Chemistry Tools

Computational fluid dynamics (CFD) simulations can be applied to chemical industries to analyze, customize, and optimize the design of chemical processes, such as reactors, heat exchangers, and distillation columns. For these processes, CFD can be used to predict fluid flow, heat transfer, mass transfer, and chemical reactions, helping engineers better understand physical and chemical processes. The use of chemistry tools in CFD has resulted in advancements in the chemical engineering, process, and automotive industries by reducing the cost of product and process development, shortening the time to market, increasing design conversions and yields, and improving design reliability. These advancements can include models for flow splits, reactor vessels, gaseous emissions, dosing points, shock tubes, ignition delay, process optimization, and contaminated waste.

CONVERGE offers an assortment of chemistry tools that can be used either on their own or in conjunction with CFD simulations. These tools allow you to study reacting systems, manipulate reaction mechanisms, and generate tables needed for certain simulations. 

Zero-Dimensional Chemistry Tools

CONVERGE offers a wide range of zero-dimensional (0D) chemistry tools for fast, idealized calculations that provide both accuracy and speed.

The autoignition tool enables you to calculate ignition delay times for different combinations of temperature, pressure, and equivalence ratio of the fuel mixture. CONVERGE can also generate a tabulated kinetics of ignition (TKI) table, which can be used in 3D CFD simulations with simplified combustion models. 

A very detailed chemical mechanism could contain hundreds or thousands of species; however, it’s usually not practical to use that detailed mechanism directly in a 3D CFD simulation. Instead, engineers will run the simulation with significantly fewer species. The mechanism reduction tool in CONVERGE can be used to reduce a large mechanism to a reasonable size for use in CFD simulations. 

Similarly, a single chemical mechanism could contain thousands of individual reactions. CONVERGE’s 0D sensitivity analysis tool calculates the sensitivity coefficients for each reaction in your simulation and then evaluates how each reaction affects the resulting concentration, temperature, and reactivity of the mechanism. This function significantly aids in identifying which reactions or species are dominant and whether or not they are vital to your mechanism.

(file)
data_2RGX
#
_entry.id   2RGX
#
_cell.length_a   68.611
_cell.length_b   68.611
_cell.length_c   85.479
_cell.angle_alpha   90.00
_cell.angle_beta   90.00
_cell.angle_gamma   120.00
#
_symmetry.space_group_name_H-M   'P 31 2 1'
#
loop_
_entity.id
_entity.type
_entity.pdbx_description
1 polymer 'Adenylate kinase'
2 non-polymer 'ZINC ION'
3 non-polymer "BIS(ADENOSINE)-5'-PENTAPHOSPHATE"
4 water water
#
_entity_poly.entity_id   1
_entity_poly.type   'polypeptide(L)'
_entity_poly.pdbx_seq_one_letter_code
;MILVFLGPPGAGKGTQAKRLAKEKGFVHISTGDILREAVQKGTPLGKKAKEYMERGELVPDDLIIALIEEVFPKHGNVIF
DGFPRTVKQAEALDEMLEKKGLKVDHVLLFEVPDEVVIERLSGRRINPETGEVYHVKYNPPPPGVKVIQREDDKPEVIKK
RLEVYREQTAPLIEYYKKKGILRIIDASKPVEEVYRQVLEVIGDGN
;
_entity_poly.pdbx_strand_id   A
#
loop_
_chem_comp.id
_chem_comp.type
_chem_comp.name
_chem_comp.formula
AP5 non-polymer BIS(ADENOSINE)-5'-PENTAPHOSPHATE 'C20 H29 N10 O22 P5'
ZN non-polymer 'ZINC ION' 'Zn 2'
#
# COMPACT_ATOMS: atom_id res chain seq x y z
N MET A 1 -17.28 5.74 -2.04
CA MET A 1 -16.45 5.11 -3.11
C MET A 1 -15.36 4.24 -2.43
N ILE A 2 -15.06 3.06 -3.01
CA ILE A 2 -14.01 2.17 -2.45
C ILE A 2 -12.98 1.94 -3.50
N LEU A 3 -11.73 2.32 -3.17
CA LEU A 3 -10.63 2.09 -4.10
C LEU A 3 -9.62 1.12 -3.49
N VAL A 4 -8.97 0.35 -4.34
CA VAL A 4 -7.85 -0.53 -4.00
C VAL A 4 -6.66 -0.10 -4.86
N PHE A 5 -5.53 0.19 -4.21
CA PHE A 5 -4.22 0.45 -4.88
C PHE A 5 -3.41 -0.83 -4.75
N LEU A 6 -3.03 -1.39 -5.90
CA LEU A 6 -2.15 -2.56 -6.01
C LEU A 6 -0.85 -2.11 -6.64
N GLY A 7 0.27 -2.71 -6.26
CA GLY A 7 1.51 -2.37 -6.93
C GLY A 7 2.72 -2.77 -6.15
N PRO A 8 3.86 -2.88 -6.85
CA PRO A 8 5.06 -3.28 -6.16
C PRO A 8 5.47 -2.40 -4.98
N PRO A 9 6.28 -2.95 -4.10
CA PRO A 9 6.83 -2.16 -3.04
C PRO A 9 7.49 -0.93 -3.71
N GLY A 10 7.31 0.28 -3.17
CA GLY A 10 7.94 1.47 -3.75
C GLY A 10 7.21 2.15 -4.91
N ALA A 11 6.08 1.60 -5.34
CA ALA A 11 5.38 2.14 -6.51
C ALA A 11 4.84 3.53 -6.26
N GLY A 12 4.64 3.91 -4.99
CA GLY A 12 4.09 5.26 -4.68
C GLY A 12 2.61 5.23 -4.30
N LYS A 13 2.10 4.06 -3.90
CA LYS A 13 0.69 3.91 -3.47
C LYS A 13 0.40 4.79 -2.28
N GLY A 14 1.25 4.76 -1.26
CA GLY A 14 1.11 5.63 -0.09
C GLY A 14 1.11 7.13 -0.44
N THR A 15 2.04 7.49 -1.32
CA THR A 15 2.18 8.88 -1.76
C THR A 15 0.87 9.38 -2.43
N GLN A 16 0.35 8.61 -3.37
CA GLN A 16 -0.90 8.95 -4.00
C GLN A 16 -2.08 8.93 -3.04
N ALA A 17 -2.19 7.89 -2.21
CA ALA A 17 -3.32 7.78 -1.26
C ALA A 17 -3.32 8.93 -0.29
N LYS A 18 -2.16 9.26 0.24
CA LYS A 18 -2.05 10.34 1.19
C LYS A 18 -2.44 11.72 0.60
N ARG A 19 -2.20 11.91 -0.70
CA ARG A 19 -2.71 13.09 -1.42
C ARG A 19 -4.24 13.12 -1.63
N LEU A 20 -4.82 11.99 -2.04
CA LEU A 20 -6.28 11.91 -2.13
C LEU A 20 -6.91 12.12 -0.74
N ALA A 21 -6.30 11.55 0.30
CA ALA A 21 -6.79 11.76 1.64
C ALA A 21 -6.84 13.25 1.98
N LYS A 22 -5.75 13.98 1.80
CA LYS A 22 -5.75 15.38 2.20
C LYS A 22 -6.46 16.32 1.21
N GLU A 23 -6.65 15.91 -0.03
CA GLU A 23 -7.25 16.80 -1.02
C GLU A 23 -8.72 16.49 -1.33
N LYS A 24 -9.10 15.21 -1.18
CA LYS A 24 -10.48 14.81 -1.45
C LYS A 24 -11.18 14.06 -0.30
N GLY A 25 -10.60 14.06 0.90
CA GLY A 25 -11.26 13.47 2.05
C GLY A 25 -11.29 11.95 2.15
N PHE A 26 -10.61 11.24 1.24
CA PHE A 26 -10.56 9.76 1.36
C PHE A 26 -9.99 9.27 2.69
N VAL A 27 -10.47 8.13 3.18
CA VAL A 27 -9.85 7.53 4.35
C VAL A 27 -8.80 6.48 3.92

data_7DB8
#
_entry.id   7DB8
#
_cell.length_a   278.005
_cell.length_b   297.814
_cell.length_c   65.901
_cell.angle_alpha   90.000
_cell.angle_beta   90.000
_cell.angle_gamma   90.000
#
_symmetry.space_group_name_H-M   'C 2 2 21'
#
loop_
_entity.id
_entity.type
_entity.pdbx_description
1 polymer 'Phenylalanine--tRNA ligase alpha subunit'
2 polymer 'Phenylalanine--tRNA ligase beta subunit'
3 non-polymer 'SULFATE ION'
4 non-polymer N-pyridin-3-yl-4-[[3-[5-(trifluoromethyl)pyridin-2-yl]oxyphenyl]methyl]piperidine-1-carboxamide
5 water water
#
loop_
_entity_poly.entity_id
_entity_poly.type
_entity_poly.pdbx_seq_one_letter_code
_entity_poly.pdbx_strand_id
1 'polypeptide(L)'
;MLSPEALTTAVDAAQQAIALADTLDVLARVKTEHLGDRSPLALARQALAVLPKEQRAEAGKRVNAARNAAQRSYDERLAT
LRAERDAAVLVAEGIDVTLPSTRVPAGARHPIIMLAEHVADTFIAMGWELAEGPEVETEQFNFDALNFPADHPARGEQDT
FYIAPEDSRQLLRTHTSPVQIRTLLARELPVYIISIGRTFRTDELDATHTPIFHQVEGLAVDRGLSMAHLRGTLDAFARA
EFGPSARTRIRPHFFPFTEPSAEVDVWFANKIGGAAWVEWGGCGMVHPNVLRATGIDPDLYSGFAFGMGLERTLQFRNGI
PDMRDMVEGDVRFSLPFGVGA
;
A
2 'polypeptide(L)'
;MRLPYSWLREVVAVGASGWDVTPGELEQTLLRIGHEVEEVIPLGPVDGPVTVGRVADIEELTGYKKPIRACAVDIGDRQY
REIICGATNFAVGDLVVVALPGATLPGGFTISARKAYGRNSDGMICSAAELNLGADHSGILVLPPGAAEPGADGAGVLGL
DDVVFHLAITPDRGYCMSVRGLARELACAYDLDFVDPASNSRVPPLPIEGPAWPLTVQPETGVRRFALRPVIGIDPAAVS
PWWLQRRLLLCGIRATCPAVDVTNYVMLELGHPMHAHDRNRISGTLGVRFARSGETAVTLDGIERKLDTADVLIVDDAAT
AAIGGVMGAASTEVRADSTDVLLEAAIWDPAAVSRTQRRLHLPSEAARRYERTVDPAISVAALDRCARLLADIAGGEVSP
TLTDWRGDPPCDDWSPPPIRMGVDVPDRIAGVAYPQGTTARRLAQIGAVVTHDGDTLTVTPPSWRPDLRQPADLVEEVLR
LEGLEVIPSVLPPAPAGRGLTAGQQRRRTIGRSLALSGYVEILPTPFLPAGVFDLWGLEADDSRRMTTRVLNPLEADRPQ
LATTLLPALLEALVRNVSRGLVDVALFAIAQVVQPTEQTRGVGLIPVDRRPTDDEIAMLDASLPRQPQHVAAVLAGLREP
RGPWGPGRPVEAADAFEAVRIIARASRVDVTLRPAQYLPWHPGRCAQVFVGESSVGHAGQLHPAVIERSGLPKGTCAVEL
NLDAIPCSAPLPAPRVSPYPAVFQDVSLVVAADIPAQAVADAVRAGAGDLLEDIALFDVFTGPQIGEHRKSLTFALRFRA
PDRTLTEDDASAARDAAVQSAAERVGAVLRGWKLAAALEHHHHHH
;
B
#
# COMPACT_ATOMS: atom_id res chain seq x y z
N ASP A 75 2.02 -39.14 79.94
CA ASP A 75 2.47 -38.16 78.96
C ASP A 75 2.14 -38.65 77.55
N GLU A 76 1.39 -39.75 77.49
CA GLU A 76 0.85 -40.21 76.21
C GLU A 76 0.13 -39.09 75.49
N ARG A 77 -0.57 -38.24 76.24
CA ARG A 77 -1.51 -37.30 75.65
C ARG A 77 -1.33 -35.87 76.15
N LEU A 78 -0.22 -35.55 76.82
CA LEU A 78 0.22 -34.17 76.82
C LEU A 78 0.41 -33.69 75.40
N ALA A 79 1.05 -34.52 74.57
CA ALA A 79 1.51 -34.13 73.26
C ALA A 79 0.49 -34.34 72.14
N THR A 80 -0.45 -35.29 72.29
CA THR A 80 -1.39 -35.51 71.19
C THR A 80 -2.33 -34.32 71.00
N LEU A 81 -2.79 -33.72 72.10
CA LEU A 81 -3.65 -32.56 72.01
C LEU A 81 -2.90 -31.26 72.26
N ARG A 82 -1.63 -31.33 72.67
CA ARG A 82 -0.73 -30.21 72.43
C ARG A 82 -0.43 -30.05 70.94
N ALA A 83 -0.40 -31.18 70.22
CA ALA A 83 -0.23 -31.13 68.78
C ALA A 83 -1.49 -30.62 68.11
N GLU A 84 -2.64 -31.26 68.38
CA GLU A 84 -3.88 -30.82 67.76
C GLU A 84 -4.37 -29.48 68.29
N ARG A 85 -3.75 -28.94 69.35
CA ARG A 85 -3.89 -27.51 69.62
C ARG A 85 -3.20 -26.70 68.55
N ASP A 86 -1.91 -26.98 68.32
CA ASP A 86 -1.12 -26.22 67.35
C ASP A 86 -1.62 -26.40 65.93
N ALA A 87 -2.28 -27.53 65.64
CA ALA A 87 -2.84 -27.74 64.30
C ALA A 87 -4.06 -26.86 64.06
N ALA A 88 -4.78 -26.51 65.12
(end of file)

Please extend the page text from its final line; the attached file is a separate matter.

Another built-in feature is the variable volume tool, which prescribes the variation of the system volume to mimic physical systems. In a perfectly mixed system such as a homogeneous charge compression ignition (HCCI) engine, CONVERGE can calculate the variation of volume using engine parameters based on crank slider mechanisms.

Cases like the HCCI engine make use of the 0D engine type model, which is a closed system; on the other hand, idealized cases where perfect mixing is achieved inside the control volume use the well-stirred reactor (WSR), an open system. This feature allows users to explore combustion and flammability limits in highly turbulent systems. CONVERGE also includes the plug flow reactor (PFR), which employs 0D calculations to estimate the ignition, reaction, and emissions in continuously flowing systems. A PFR is essentially a chain of multiple WSRs, in which each WSR has neither axial nor radial diffusion. The PFR tool can be used to simulate emissions and chemical reactions in cylindrical flows. 

CONVERGE’s chemical equilibrium (CEQ) solver can predict species concentrations at equilibrium. You have the option to enforce either constant enthalpy and pressure or constant temperature and pressure, which will result in different equilibrium conditions. 

One-Dimensional Chemistry Tools

CONVERGE’s one-dimensional (1D) chemistry tools can assess laminar flamespeed, an important validation target. 

To model a freely propagating flame, CONVERGE anchors the flame at a fixed position, and its 1D solver calculates the flow rate, or laminar flamespeed. Available within CONVERGE is a steady-state solver that uses 1D code to solve for the burned fuel/oxidizer composition and temperature. With this solver, you can perform 1D sensitivity analysis to determine the flame’s sensitivity to the variable outputs of your mechanism, including temperature and flamespeed. This 1D tool can generate laminar flamespeed tables that are needed for certain models, such as ECFM, ECFM3Z, FGM, G-Equation, and TFM. Historically, CFD simulations have relied on correlational data, or curve fits; however, specifying a laminar flamespeed table can provide a higher degree of accuracy.